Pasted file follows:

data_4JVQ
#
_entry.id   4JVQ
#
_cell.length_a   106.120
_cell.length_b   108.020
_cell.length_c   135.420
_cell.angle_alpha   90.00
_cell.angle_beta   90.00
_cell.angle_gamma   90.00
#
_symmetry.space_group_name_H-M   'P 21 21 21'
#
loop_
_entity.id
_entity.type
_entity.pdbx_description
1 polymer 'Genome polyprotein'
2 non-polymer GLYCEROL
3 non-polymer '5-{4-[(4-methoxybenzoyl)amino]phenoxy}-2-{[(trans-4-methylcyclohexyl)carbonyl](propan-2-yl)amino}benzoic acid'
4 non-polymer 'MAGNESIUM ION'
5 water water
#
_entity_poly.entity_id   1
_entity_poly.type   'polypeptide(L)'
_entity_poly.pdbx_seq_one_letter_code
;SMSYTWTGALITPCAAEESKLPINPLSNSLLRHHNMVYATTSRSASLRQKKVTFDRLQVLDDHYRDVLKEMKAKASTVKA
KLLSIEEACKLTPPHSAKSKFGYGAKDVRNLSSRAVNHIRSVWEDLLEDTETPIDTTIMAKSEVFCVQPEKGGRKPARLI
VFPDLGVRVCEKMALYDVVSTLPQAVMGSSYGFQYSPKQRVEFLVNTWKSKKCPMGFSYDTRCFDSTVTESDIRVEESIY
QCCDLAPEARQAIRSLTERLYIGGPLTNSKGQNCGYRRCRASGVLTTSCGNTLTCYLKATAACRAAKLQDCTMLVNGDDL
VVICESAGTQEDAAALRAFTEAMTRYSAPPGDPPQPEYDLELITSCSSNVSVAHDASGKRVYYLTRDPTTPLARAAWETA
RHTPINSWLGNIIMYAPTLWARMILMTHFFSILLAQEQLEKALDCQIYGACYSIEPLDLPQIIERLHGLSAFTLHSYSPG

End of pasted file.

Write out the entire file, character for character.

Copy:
data_4JVQ
#
_entry.id   4JVQ
#
_cell.length_a   106.120
_cell.length_b   108.020
_cell.length_c   135.420
_cell.angle_alpha   90.00
_cell.angle_beta   90.00
_cell.angle_gamma   90.00
#
_symmetry.space_group_name_H-M   'P 21 21 21'
#
loop_
_entity.id
_entity.type
_entity.pdbx_description
1 polymer 'Genome polyprotein'
2 non-polymer GLYCEROL
3 non-polymer '5-{4-[(4-methoxybenzoyl)amino]phenoxy}-2-{[(trans-4-methylcyclohexyl)carbonyl](propan-2-yl)amino}benzoic acid'
4 non-polymer 'MAGNESIUM ION'
5 water water
#
_entity_poly.entity_id   1
_entity_poly.type   'polypeptide(L)'
_entity_poly.pdbx_seq_one_letter_code
;SMSYTWTGALITPCAAEESKLPINPLSNSLLRHHNMVYATTSRSASLRQKKVTFDRLQVLDDHYRDVLKEMKAKASTVKA
KLLSIEEACKLTPPHSAKSKFGYGAKDVRNLSSRAVNHIRSVWEDLLEDTETPIDTTIMAKSEVFCVQPEKGGRKPARLI
VFPDLGVRVCEKMALYDVVSTLPQAVMGSSYGFQYSPKQRVEFLVNTWKSKKCPMGFSYDTRCFDSTVTESDIRVEESIY
QCCDLAPEARQAIRSLTERLYIGGPLTNSKGQNCGYRRCRASGVLTTSCGNTLTCYLKATAACRAAKLQDCTMLVNGDDL
VVICESAGTQEDAAALRAFTEAMTRYSAPPGDPPQPEYDLELITSCSSNVSVAHDASGKRVYYLTRDPTTPLARAAWETA
RHTPINSWLGNIIMYAPTLWARMILMTHFFSILLAQEQLEKALDCQIYGACYSIEPLDLPQIIERLHGLSAFTLHSYSPG